3. Skills Coaching
Skills coaching can be used alone or in conjunction with the restorative chat and restitution planning. It is crucial that students not only understand their problem behavior and correct the situation, but also learn the skills or behaviors that they were lacking or that they could have used instead. The purpose of this strategy is the explicit teaching and practice of new or complex skills. It is an educative process that develops prosocial skills and reinforces their use in appropriate settings.
Skills coaching includes: (a) teaching and modeling a socially appropriate replacement skill, (b) providing students with opportunities to practice through discussion or role play, and (c) delivering performance feedback, including positive reinforcement and corrective feedback.
Behavioral skills coaching can be used as a brief one-on-one intervention with any student who is sent to the office. However, if discipline data show common patterns of problem behavior for groups of students, small group skills coaching may be more efficient and effective. Be sure to communicate this step with other support staff. Explain what skill was coached and how to monitor and provide performance feedback (positive and corrective) to provide teachers with the information necessary to recognize and reinforce (e.g., praise) the behavior in the natural setting.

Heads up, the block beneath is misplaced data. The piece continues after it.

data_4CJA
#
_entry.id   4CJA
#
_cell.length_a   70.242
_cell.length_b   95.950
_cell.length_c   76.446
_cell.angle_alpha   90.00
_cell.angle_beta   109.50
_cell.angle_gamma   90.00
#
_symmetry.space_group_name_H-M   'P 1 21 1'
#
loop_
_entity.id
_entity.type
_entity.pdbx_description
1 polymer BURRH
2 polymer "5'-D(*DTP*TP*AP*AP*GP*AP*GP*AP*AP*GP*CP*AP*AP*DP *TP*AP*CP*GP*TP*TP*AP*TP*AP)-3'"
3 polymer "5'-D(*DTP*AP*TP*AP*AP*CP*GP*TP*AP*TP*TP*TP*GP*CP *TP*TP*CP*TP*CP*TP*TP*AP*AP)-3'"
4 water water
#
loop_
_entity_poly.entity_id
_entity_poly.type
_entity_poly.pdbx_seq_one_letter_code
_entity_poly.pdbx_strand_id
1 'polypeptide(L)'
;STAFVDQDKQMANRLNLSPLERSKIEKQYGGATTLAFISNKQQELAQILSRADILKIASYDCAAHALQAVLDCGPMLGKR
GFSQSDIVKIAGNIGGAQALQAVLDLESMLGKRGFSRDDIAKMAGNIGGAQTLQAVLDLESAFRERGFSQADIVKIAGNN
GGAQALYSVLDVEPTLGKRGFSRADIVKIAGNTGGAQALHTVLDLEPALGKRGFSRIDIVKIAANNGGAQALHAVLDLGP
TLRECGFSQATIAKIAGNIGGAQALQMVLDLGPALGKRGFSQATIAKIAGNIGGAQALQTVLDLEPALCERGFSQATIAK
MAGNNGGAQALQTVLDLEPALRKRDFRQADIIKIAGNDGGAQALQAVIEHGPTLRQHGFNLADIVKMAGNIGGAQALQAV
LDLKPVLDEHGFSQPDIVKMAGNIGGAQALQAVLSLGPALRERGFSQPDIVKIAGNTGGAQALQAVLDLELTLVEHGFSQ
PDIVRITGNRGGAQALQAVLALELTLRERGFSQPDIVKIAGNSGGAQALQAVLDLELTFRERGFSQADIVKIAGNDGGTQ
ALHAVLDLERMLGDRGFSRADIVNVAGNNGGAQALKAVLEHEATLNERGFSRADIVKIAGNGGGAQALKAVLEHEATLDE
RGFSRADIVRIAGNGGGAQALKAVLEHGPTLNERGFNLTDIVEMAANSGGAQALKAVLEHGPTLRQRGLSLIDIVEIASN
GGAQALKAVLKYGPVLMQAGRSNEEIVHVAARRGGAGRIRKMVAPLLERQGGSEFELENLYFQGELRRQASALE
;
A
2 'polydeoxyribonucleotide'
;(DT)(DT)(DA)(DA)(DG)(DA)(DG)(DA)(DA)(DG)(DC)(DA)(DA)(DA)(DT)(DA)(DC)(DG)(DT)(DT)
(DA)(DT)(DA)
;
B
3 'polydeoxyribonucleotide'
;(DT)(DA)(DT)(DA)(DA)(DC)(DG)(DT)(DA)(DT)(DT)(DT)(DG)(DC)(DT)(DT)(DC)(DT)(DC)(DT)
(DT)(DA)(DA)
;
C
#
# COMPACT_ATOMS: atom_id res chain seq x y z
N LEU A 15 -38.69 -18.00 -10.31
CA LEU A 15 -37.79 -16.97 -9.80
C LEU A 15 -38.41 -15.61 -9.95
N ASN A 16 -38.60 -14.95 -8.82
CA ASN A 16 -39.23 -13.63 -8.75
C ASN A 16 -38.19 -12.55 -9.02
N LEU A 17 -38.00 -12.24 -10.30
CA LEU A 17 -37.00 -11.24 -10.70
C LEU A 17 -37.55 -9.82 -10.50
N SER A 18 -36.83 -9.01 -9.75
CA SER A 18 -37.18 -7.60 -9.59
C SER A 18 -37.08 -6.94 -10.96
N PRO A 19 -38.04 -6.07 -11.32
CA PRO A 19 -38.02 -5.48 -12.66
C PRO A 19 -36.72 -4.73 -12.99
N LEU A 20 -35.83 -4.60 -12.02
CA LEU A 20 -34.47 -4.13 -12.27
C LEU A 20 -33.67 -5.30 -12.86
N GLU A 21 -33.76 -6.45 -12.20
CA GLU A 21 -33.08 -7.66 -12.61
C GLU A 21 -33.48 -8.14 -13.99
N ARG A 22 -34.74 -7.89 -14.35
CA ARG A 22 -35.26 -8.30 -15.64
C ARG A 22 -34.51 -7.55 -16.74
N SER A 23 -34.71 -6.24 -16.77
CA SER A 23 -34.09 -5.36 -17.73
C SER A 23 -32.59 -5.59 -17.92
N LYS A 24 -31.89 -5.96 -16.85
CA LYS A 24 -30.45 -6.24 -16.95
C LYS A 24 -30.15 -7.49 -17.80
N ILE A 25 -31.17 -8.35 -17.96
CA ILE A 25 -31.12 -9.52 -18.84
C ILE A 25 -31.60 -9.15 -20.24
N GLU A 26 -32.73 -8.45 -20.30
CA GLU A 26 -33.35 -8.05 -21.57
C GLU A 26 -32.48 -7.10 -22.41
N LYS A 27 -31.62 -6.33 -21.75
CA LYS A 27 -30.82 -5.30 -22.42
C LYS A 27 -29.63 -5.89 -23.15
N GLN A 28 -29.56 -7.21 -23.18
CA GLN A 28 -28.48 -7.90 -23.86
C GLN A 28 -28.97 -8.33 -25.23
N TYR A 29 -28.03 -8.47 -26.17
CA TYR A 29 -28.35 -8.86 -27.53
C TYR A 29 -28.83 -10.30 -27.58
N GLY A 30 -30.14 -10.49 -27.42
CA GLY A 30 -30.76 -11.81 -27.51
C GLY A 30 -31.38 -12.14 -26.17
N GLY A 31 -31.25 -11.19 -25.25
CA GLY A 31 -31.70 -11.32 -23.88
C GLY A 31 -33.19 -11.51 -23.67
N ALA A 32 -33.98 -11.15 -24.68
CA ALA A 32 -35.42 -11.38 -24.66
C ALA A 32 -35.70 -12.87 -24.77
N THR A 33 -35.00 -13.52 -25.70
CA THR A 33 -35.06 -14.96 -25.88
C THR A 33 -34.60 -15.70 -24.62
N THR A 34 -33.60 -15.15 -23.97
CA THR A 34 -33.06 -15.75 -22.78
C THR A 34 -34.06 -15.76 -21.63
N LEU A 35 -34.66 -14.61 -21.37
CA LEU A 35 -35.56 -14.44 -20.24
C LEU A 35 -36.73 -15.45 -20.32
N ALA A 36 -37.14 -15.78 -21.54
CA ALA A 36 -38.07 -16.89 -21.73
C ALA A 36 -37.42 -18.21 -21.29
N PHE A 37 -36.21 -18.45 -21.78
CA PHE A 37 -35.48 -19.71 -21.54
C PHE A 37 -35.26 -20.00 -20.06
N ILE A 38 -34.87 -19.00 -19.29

Sidebar: Restorative Chat Questions
Tell me what happened. Allows the student to share his or her version of events and be heard by a nonjudgmental adult listener.